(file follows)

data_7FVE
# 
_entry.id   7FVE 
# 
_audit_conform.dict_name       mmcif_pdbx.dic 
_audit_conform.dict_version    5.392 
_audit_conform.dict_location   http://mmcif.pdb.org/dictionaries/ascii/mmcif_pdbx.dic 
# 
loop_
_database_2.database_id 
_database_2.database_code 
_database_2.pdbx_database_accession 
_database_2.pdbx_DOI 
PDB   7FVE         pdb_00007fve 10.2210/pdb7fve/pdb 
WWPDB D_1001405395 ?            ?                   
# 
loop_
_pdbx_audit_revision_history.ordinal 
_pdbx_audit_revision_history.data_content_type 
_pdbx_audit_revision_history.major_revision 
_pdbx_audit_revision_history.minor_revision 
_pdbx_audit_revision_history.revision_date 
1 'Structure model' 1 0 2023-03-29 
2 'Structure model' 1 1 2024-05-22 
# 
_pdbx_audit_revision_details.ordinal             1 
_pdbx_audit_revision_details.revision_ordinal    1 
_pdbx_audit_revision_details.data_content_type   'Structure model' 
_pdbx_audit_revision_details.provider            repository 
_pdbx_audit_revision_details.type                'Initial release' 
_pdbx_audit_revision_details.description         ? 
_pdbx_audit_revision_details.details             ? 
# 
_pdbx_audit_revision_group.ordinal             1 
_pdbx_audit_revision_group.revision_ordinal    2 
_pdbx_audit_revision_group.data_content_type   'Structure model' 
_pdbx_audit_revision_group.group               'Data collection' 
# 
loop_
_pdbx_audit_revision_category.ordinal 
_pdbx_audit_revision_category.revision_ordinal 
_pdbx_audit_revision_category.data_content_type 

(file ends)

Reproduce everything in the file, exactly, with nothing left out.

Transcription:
data_7FVE
# 
_entry.id   7FVE 
# 
_audit_conform.dict_name       mmcif_pdbx.dic 
_audit_conform.dict_version    5.392 
_audit_conform.dict_location   http://mmcif.pdb.org/dictionaries/ascii/mmcif_pdbx.dic 
# 
loop_
_database_2.database_id 
_database_2.database_code 
_database_2.pdbx_database_accession 
_database_2.pdbx_DOI 
PDB   7FVE         pdb_00007fve 10.2210/pdb7fve/pdb 
WWPDB D_1001405395 ?            ?                   
# 
loop_
_pdbx_audit_revision_history.ordinal 
_pdbx_audit_revision_history.data_content_type 
_pdbx_audit_revision_history.major_revision 
_pdbx_audit_revision_history.minor_revision 
_pdbx_audit_revision_history.revision_date 
1 'Structure model' 1 0 2023-03-29 
2 'Structure model' 1 1 2024-05-22 
# 
_pdbx_audit_revision_details.ordinal             1 
_pdbx_audit_revision_details.revision_ordinal    1 
_pdbx_audit_revision_details.data_content_type   'Structure model' 
_pdbx_audit_revision_details.provider            repository 
_pdbx_audit_revision_details.type                'Initial release' 
_pdbx_audit_revision_details.description         ? 
_pdbx_audit_revision_details.details             ? 
# 
_pdbx_audit_revision_group.ordinal             1 
_pdbx_audit_revision_group.revision_ordinal    2 
_pdbx_audit_revision_group.data_content_type   'Structure model' 
_pdbx_audit_revision_group.group               'Data collection' 
# 
loop_
_pdbx_audit_revision_category.ordinal 
_pdbx_audit_revision_category.revision_ordinal 
_pdbx_audit_revision_category.data_content_type 